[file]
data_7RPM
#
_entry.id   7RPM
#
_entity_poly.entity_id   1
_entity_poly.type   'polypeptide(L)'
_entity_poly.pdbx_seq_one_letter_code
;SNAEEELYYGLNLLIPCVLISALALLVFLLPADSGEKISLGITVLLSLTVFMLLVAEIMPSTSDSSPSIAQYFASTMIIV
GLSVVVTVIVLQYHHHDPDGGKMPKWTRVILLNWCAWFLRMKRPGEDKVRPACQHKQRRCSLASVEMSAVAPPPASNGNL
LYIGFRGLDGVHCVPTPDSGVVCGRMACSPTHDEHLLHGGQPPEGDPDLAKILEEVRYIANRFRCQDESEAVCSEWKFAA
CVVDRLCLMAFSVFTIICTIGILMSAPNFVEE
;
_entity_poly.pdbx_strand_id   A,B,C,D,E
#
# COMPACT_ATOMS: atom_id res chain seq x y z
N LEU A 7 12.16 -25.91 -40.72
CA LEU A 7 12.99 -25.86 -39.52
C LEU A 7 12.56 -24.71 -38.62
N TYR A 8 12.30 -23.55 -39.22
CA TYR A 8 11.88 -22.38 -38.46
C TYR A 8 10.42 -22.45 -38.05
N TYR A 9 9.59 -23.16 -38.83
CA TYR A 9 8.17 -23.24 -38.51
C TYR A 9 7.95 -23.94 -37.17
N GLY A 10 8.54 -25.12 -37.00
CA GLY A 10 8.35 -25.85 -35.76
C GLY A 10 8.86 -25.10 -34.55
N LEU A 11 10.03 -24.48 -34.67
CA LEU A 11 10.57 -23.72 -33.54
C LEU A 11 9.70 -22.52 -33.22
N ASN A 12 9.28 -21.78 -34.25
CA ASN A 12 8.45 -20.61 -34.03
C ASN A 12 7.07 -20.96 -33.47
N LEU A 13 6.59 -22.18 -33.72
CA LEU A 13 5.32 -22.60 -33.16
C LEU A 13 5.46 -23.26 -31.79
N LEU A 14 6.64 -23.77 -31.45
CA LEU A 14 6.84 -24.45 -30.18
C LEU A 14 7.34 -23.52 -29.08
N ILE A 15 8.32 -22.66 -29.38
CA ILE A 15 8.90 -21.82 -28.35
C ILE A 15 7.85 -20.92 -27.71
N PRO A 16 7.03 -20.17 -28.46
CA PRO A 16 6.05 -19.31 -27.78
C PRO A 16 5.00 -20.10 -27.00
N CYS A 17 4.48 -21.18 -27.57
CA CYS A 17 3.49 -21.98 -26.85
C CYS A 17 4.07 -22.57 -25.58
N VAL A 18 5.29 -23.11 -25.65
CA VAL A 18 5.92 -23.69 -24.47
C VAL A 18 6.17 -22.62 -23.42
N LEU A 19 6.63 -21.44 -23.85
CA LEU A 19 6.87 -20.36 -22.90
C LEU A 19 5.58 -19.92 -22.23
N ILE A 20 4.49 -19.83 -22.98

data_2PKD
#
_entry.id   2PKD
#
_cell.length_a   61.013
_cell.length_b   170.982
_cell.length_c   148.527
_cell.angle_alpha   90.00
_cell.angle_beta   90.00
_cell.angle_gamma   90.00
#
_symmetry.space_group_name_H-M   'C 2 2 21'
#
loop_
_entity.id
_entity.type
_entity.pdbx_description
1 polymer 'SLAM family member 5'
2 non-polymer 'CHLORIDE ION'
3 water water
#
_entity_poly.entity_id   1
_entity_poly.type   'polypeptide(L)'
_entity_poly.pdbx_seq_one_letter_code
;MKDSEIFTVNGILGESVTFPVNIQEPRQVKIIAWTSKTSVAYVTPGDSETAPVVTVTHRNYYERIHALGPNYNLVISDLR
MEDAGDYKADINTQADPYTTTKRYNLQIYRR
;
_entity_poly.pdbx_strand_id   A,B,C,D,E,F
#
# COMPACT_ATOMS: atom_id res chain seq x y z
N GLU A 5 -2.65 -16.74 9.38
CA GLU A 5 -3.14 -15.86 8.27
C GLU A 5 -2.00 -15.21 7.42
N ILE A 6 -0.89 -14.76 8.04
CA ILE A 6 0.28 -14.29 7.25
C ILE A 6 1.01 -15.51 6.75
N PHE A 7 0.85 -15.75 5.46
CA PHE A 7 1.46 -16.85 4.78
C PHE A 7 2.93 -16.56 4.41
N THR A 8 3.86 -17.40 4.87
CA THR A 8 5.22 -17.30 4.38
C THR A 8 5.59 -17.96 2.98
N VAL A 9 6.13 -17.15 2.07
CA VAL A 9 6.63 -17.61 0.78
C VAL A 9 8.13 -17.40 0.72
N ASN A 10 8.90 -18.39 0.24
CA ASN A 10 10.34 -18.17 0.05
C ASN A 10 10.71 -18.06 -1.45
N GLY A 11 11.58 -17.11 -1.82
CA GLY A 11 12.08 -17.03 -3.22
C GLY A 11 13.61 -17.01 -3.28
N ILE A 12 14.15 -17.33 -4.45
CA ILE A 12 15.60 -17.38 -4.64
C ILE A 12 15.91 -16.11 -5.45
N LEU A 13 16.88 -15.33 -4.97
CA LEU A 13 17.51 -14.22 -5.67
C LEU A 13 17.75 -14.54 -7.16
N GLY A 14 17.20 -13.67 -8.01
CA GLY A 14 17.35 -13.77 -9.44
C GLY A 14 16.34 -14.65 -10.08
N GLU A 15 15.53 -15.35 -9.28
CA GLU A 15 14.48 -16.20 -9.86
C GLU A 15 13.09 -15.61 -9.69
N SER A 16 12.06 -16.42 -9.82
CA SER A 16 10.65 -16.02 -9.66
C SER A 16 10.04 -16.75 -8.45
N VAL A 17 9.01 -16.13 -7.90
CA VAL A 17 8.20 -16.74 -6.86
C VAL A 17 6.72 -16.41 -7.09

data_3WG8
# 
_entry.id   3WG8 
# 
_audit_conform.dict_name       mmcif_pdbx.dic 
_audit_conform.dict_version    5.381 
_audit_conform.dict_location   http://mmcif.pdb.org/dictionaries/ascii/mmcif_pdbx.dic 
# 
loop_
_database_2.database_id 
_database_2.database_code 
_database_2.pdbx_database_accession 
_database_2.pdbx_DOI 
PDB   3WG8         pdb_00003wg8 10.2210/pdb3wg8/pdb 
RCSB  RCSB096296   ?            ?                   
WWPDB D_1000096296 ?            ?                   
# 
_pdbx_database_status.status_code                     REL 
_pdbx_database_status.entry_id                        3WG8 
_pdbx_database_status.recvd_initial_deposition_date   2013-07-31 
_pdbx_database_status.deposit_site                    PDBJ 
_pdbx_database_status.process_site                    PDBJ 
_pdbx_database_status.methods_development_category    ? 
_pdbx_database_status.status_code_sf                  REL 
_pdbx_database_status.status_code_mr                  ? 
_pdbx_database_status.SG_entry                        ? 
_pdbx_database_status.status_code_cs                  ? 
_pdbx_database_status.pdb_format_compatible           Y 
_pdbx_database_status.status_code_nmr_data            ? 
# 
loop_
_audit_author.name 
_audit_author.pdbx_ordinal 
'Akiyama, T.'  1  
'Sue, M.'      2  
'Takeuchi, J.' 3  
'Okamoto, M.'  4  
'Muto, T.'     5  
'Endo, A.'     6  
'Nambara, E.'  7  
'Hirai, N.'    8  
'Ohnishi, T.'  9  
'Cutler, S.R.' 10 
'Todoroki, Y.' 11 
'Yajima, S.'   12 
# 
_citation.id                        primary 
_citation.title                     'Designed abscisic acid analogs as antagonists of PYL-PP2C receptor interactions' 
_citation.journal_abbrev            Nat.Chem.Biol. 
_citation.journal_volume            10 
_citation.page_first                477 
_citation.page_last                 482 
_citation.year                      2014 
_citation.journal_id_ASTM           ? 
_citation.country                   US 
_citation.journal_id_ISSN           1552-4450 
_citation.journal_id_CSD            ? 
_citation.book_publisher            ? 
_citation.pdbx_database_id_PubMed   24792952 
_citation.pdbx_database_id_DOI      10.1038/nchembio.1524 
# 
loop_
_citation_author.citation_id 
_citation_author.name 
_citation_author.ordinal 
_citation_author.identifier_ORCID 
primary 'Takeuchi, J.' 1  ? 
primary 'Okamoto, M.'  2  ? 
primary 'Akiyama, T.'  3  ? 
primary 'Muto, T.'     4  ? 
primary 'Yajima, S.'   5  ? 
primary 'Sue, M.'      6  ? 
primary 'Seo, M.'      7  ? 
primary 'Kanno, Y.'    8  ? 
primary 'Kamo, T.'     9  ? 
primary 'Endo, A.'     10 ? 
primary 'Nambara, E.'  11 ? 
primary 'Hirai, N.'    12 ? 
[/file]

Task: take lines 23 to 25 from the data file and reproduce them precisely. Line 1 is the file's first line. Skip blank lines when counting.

CA TYR A 9 8.17 -23.24 -38.51
C TYR A 9 7.95 -23.94 -37.17
N GLY A 10 8.54 -25.12 -37.00